Rejecting de novo review, the proper standard to be applied is whether the agency action, findings, and conclusions are arbitrary, capricious, an abuse of discretion, or otherwise not in accordance with law, § 706(2)(A). However, in applying this standard, plaintiff argues that the court needs to take further evidence because of alleged inconsistencies between the administrative file and the materials presented by plaintiff in opposition to summary judgment. Plaintiff is mixing the facts with judgments based on those facts. The alleged inconsistencies arise from disagreements on conclusions drawn from the facts, rather than actual conflicting factual assertions. Based on the extensive materials in the SBA file and the other materials presented by the parties, the court need not take further evidence in order to fully review the SBA's actions under the applicable APA standard.*fn7 Review under this standard is fully outlined in the Overton Park opinion:

    "Section 706(2)(A) requires a finding that the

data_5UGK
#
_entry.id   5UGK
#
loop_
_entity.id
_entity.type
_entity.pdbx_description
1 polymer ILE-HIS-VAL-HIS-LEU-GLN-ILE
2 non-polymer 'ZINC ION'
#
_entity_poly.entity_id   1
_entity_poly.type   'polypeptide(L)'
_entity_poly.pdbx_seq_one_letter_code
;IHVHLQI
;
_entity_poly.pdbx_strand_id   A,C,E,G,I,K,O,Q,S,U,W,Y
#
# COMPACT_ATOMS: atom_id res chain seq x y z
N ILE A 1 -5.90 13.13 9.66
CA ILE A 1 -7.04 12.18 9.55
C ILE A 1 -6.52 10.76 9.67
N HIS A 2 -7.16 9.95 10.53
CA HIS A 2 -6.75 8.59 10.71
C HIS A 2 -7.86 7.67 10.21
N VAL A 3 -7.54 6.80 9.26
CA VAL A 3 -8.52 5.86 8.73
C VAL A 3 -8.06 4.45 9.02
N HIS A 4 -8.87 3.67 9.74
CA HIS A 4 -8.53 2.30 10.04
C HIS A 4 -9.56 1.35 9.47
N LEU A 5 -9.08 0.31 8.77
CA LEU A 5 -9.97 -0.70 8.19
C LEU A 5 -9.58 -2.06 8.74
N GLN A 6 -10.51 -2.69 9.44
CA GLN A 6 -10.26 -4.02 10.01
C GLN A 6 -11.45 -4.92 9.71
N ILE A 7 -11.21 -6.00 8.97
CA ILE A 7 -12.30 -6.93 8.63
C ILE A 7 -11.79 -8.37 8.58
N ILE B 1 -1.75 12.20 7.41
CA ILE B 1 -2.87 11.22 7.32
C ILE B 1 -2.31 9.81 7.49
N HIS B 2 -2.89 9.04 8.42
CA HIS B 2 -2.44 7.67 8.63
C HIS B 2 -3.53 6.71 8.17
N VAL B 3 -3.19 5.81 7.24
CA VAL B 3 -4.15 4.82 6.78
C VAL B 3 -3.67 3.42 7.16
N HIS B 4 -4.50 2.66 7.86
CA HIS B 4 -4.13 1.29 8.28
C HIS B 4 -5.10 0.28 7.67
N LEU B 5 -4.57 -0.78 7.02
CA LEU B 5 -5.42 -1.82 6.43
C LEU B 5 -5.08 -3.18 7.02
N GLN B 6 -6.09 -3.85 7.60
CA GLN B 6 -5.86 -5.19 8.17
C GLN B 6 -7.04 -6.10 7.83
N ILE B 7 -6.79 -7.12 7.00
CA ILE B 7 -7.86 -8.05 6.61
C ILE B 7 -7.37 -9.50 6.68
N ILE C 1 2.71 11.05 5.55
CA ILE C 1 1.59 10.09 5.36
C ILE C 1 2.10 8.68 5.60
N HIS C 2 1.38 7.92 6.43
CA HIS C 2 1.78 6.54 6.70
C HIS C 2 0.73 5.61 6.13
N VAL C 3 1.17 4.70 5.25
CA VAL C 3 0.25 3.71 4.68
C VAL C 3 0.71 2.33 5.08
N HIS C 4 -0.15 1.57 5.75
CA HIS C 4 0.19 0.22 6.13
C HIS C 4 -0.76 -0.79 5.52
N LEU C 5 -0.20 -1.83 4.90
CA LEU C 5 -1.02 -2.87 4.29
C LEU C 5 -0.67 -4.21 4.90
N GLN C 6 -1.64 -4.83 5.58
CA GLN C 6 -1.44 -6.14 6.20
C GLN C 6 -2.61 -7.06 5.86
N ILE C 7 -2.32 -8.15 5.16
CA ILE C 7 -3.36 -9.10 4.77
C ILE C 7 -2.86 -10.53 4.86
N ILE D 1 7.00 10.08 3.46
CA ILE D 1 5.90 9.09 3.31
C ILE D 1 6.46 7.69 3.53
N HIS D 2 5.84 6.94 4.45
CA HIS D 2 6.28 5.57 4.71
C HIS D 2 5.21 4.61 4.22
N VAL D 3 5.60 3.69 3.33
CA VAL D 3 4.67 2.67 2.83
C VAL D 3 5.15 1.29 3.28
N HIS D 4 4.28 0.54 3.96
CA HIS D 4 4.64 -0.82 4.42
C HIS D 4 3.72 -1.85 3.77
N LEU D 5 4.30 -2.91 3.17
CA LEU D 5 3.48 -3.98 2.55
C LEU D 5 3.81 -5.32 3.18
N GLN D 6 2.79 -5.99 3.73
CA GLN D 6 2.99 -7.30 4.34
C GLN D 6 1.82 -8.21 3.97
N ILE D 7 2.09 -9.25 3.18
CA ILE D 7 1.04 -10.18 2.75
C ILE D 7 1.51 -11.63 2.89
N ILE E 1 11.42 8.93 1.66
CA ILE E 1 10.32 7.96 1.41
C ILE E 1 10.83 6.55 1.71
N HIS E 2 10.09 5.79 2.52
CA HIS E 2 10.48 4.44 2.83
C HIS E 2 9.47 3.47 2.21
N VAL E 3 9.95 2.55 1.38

actual choice made was not `arbitrary, capricious, an
  abuse of discretion or otherwise not in accordance
  with law.' To make this finding the court must
  consider whether the decision was based on a
  consideration of the relevant factors and whether
  there has been a clear error of judgment. Although
  this inquiry into the facts is to be searching and
  careful, the ultimate standard of review is a narrow
  one. The court is not empowered to substitute its
  judgment for that of the agency." (citations omitted)
  401 U.S. at 416, 91 S.Ct. at 823-824.

B.

i.

In reviewing the administrative decisions of the SBA, the court places primary reliance on the two denial letters as supported by the administrative file. These letters were sent to plaintiff to notify him of the SBA's decisions and the bases thereof. These letters are not simply form rejections, but present specific reasons in support of the decisions. The content of the letters establishes the substantive factors relied on by the SBA in denying plaintiff's applications. In determining whether the SBA's actions were arbitrary or capricious, the court must analyze and give significant weight to the factors expressly relied upon by the SBA. However, review is not necessarily limited to those factors and the court has considered the entire factual contexts of the SBA's decisions.

The statute which authorizes the 8(a) program includes the following provision: